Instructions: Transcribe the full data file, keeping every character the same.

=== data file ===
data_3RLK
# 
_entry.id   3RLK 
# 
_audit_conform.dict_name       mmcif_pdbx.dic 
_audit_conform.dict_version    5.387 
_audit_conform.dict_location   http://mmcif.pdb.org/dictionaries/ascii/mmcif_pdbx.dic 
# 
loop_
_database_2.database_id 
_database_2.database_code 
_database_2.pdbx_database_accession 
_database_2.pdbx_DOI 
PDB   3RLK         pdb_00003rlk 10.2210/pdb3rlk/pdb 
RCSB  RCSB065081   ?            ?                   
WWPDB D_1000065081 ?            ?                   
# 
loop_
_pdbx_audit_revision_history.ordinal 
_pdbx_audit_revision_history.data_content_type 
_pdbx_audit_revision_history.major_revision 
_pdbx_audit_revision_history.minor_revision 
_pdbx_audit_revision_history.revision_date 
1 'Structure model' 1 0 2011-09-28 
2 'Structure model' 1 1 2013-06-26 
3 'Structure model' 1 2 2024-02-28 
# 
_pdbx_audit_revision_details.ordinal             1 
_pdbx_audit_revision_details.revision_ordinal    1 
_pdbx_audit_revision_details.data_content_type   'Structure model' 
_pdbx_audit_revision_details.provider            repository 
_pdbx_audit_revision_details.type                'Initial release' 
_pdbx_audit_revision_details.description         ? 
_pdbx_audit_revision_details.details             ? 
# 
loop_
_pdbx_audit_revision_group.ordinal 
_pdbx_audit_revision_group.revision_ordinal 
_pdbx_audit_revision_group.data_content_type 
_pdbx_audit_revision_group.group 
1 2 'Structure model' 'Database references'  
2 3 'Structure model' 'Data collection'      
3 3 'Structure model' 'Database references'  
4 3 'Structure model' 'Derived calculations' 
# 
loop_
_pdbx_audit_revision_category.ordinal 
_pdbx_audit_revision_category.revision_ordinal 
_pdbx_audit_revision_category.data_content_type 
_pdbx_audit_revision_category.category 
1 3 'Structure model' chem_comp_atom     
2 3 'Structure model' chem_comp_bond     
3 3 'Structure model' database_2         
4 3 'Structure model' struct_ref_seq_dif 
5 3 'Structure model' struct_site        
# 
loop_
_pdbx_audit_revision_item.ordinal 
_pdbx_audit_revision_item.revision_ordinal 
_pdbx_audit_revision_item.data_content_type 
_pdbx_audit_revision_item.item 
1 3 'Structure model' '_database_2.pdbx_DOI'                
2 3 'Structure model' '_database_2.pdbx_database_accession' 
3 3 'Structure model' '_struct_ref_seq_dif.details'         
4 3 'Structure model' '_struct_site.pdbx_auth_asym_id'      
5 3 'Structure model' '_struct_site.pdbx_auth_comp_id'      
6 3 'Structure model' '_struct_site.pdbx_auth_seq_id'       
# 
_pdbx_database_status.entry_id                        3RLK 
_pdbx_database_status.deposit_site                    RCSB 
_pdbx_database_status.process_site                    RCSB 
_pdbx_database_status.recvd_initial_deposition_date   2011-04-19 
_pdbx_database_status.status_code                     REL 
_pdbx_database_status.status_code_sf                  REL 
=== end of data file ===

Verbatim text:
data_3RLK
# 
_entry.id   3RLK 
# 
_audit_conform.dict_name       mmcif_pdbx.dic 
_audit_conform.dict_version    5.387 
_audit_conform.dict_location   http://mmcif.pdb.org/dictionaries/ascii/mmcif_pdbx.dic 
# 
loop_
_database_2.database_id 
_database_2.database_code 
_database_2.pdbx_database_accession 
_database_2.pdbx_DOI 
PDB   3RLK         pdb_00003rlk 10.2210/pdb3rlk/pdb 
RCSB  RCSB065081   ?            ?                   
WWPDB D_1000065081 ?            ?                   
# 
loop_
_pdbx_audit_revision_history.ordinal 
_pdbx_audit_revision_history.data_content_type 
_pdbx_audit_revision_history.major_revision 
_pdbx_audit_revision_history.minor_revision 
_pdbx_audit_revision_history.revision_date 
1 'Structure model' 1 0 2011-09-28 
2 'Structure model' 1 1 2013-06-26 
3 'Structure model' 1 2 2024-02-28 
# 
_pdbx_audit_revision_details.ordinal             1 
_pdbx_audit_revision_details.revision_ordinal    1 
_pdbx_audit_revision_details.data_content_type   'Structure model' 
_pdbx_audit_revision_details.provider            repository 
_pdbx_audit_revision_details.type                'Initial release' 
_pdbx_audit_revision_details.description         ? 
_pdbx_audit_revision_details.details             ? 
# 
loop_
_pdbx_audit_revision_group.ordinal 
_pdbx_audit_revision_group.revision_ordinal 
_pdbx_audit_revision_group.data_content_type 
_pdbx_audit_revision_group.group 
1 2 'Structure model' 'Database references'  
2 3 'Structure model' 'Data collection'      
3 3 'Structure model' 'Database references'  
4 3 'Structure model' 'Derived calculations' 
# 
loop_
_pdbx_audit_revision_category.ordinal 
_pdbx_audit_revision_category.revision_ordinal 
_pdbx_audit_revision_category.data_content_type 
_pdbx_audit_revision_category.category 
1 3 'Structure model' chem_comp_atom     
2 3 'Structure model' chem_comp_bond     
3 3 'Structure model' database_2         
4 3 'Structure model' struct_ref_seq_dif 
5 3 'Structure model' struct_site        
# 
loop_
_pdbx_audit_revision_item.ordinal 
_pdbx_audit_revision_item.revision_ordinal 
_pdbx_audit_revision_item.data_content_type 
_pdbx_audit_revision_item.item 
1 3 'Structure model' '_database_2.pdbx_DOI'                
2 3 'Structure model' '_database_2.pdbx_database_accession' 
3 3 'Structure model' '_struct_ref_seq_dif.details'         
4 3 'Structure model' '_struct_site.pdbx_auth_asym_id'      
5 3 'Structure model' '_struct_site.pdbx_auth_comp_id'      
6 3 'Structure model' '_struct_site.pdbx_auth_seq_id'       
# 
_pdbx_database_status.entry_id                        3RLK 
_pdbx_database_status.deposit_site                    RCSB 
_pdbx_database_status.process_site                    RCSB 
_pdbx_database_status.recvd_initial_deposition_date   2011-04-19 
_pdbx_database_status.status_code                     REL 
_pdbx_database_status.status_code_sf                  REL 